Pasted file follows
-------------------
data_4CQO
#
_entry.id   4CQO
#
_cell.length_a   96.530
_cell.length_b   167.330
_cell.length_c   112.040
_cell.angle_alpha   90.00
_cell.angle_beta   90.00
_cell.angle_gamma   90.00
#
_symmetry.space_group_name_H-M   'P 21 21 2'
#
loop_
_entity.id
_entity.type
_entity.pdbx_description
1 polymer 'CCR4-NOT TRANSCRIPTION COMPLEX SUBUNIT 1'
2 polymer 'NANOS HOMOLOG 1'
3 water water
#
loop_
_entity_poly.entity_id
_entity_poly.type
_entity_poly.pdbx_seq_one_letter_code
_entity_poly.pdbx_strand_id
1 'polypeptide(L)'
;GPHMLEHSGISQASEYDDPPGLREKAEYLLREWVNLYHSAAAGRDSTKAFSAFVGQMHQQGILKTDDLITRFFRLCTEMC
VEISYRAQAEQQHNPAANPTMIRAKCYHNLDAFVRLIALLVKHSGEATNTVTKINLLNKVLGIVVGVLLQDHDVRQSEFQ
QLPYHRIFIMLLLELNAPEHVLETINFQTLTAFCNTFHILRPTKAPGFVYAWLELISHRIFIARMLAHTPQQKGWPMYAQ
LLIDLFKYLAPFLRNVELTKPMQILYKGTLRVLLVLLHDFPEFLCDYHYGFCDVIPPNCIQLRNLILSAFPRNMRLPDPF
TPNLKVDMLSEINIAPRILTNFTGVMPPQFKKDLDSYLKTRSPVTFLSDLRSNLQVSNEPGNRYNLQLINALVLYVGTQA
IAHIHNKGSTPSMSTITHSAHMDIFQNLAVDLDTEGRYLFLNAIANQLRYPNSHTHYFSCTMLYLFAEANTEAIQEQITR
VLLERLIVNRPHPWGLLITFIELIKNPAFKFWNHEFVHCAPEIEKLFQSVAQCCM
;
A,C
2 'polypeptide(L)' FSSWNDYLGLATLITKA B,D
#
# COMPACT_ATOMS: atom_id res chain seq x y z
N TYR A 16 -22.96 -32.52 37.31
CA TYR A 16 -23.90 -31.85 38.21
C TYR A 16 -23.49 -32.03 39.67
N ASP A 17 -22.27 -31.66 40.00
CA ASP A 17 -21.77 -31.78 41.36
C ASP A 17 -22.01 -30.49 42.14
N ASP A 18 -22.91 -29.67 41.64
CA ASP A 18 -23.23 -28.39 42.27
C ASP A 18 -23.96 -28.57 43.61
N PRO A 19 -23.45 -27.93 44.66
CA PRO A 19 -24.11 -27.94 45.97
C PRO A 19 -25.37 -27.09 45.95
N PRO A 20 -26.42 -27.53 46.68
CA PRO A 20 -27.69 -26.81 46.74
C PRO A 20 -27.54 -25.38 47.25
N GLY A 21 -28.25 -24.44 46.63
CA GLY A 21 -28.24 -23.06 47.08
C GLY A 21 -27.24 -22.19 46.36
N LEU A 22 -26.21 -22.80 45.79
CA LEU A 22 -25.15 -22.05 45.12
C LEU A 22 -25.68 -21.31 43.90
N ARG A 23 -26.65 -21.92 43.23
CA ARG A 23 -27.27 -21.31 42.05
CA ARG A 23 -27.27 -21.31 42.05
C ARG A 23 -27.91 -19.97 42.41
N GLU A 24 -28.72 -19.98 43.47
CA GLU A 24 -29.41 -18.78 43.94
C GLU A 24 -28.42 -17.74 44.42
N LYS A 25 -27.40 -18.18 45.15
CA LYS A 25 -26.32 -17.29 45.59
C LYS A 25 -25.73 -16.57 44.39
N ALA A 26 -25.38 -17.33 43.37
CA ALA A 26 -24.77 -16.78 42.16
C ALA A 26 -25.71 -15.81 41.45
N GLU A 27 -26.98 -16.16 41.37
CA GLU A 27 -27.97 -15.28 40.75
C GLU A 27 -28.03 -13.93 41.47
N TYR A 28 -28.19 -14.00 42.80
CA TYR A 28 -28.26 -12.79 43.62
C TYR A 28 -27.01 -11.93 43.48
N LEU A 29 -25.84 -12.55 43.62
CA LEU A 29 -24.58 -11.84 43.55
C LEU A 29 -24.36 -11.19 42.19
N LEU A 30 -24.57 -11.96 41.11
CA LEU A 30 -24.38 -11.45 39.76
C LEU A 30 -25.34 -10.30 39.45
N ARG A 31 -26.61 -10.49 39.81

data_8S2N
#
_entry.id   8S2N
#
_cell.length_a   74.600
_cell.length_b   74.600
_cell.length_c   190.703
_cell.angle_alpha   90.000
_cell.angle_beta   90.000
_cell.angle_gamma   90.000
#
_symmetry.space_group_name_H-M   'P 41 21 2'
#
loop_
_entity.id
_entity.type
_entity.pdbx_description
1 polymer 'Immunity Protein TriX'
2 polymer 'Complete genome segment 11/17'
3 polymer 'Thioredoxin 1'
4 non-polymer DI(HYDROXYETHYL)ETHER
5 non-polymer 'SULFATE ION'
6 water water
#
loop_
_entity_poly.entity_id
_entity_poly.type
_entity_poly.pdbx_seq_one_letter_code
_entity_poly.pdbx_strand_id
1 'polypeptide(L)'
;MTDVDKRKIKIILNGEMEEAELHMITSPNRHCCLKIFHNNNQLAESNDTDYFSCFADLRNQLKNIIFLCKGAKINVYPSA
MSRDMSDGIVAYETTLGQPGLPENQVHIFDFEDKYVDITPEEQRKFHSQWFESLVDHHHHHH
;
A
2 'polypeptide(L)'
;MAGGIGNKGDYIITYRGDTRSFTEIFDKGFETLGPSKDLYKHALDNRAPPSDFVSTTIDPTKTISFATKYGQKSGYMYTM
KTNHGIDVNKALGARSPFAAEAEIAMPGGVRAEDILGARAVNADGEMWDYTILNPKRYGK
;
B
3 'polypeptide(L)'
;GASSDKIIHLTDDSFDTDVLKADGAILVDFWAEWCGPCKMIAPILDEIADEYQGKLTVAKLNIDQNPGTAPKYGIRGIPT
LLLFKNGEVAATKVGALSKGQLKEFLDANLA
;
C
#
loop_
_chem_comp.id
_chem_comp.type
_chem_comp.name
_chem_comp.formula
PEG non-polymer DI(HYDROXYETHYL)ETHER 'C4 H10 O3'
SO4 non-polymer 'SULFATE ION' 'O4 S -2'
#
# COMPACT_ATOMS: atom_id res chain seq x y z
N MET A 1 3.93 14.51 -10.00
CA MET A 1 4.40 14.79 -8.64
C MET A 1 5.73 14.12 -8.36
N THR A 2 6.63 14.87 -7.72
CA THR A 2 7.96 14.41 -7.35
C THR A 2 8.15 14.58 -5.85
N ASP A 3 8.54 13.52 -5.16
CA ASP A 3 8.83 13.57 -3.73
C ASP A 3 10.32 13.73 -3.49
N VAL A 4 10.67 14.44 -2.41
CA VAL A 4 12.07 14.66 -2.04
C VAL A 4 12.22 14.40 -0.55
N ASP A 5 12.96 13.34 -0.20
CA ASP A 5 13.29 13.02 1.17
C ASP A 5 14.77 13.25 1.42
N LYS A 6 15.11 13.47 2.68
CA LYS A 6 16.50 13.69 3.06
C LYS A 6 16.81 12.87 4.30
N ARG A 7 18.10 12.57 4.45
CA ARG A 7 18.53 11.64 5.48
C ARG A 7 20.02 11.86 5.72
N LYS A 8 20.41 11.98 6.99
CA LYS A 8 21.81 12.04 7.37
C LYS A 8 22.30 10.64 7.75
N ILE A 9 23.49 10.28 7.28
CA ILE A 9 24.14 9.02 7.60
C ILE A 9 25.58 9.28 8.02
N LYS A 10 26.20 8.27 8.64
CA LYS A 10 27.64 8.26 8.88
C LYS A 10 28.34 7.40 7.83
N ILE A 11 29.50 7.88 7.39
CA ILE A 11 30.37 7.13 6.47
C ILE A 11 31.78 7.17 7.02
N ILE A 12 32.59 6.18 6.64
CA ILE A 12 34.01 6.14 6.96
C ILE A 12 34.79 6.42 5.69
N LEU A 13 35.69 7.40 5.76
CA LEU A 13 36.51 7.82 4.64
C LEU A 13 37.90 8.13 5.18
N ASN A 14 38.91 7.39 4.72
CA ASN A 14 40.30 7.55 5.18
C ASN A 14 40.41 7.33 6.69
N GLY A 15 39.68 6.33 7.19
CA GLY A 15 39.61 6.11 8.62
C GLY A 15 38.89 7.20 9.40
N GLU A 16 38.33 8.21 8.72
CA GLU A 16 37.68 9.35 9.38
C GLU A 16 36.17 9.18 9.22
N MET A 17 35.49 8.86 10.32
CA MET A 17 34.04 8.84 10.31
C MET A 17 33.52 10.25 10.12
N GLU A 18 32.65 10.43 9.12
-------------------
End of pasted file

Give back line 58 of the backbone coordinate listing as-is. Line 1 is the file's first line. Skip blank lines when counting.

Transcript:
N LEU A 22 -26.21 -22.80 45.79